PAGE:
PEDESTRIAN.TV has teamed up with Queensland Health to get you tackling life in healthier ways.

This year, more than ever, we’ve seen our comfortable daily lives change immeasurably. At this point, we can all relate to that untethered feeling that comes with periods of huge change — because this year has been the unrivalled queen of change.

There are plenty of reasons your routine might be out of whack right now, like working from home for an extended period when it was a rarity prior to this year. There are also reduced work hours for some, or job loss altogether for others. This all impacts your daily life in ways that add up to one big upheaval, and it can also be pretty hard to maintain any semblance of routine during these times. We get it. In fact, we’re right there with you.

But we’re about to change all that. Routines (even loose ones) can help to give you a reason to get up in the morning with a sense of pride and purpose, and there are a few things you can do today that we’re confident will help you build resilience and help you navigate your day-to-day.

Set an alarm and make it un-snoozable

Snoozing your morning alarm may feel like a luxurious benefit of working from home. But it can also leave you feeling more sluggish when you do finally get out of bed, than if you’d just hauled yourself out from under the covers when the first alarm went off. One way to combat snoozing your alarm is by putting it out of arm’s reach, so you have to get up when it goes off in the morning.

Of course, you should prioritise sleep. But it’s also important to respect the daylight hours by going to bed at a reasonable time and forcing yourself out of bed once your seven to nine hours is up (even better if you keep the same bedtime and wake up at the same time every day). Bonus tip: jump straight into the shower and get dressed to force yourself out of sleep mode.

It’s time to start that side hustle

If you’ve recently found yourself without a full-time job and are looking down the barrel of a long and taxing job hunt, it might be time to focus your energy elsewhere. The benefit of having more free time is that you can also invest that time in starting the project you’ve been putting off forever and build it into your new routine.

You’ve wanted to set up an Etsy store selling your chic DIYs? Now’s the time to do it. Want to start a small business but never had the time? Well, now you do have time to make a little bit of extra coin with your passion project. You could even start monetising your unique skills on a platform like Skillshare or provide services on Airtasker. Just be sure to block out time every day to chip away at your goals, so it becomes as ingrained in your daily routine as your former 9-5 was.

Write down your to-do list the night before

Having your to-do list already mapped out when you wake up in the morning will help you find a sense of purpose and structure from the moment you get out of bed. List everything like the time your alarm is set to go off, job applications if you need to, and set aside some me-time for exercising, reading a book, and connecting with a friend.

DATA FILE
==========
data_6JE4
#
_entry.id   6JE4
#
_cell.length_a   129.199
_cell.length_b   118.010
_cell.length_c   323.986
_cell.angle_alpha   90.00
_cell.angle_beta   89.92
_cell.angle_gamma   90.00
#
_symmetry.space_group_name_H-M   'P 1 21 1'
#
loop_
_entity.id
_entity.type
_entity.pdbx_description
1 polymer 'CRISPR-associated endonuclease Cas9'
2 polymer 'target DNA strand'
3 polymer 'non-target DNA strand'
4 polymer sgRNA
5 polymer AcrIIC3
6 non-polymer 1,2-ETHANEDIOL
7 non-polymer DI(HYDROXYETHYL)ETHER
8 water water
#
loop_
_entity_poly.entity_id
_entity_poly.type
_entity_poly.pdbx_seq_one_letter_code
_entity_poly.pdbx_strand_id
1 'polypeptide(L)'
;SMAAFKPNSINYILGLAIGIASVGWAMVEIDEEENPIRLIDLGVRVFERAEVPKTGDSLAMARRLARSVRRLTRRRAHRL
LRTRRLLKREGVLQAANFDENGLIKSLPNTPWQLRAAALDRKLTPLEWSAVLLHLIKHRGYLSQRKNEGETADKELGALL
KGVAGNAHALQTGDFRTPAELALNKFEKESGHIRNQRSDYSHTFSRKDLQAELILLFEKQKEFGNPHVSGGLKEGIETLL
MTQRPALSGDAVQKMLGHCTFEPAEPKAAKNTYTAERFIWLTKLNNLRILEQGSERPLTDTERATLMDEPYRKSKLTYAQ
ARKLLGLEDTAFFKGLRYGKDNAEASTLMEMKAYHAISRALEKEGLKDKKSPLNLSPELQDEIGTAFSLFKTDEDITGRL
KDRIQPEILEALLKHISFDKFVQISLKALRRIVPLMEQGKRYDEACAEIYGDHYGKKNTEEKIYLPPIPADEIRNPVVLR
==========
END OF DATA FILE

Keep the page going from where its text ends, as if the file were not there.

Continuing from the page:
It’s important to make the list actionable, but also achievable. If you’re a shift worker with a constantly-changing schedule, for example, adapt your list to suit that and cut yourself some slack for running on different hours. We all know how satisfying it is to cross something off your to-do list, so why not add simple and achievable tasks like making the bed or walking up to your local cafe to grab a coffee, and relish the joy of ticking off a task early in the day. And remember, not every task will get done in the day and there’s no shame in rolling the undone tasks over to tomorrow’s list.

Create a long-term to-do list, too

It’s a good idea to start a second to-do list with long term goals that you can work towards through small, daily, actionable tasks. This one should be placed somewhere you can see it every single day (on the fridge, for example) to help you focus on the bigger picture and remind you to work it into your routine.

Set boundaries (and stick to them)

It’s easy to think that your newfound free time should be filled with more social outings, more work, and generally just more everything. You’ve got the time, right? But taking a step back to honour the hour you’ve set aside to exercise, respecting knock-off time, or packing up your workstation at the end of every day will help you to build a solid, healthy routine.

Do a little bit of exercise, ideally outdoors

Without the daily commute and walking to and from the break room for a cuppa throughout the day, a lot of the regular incidental exercise your body is used to has disappeared. Setting aside time to exercise — and ideally doing it outside — could be a hugely beneficial part of your new routine. Queensland Health recommends that some exercise is better than none, so even working in a walk around your neighbourhood, or doing some light yoga or stretching, is a good place to start.

Eat your meals at regular times

It’s easy to let time get away from you and forget to eat at normal times when you feel like you have no sense of routine. But making it a priority to sit down for breakfast, lunch, and dinner is important. Not only so you’re forced to take a moment out for yourself, but it’ll probably help regulate your body clock and keep you fueled throughout the whole day. Eating regular meals also has the handy benefits of regulating mood and helping you avoid mindless snacking on unhealthy foods throughout the day.

Cut yourself some slack

This year has been challenging enough without berating yourself for not ticking off every single item on your list for the day. As you build up your routine, it’s important to recognise that some days will be easier than others, and some days will be more productive than others. Consider this your permission to ease up on yourself.

Image: Riley Turner Productions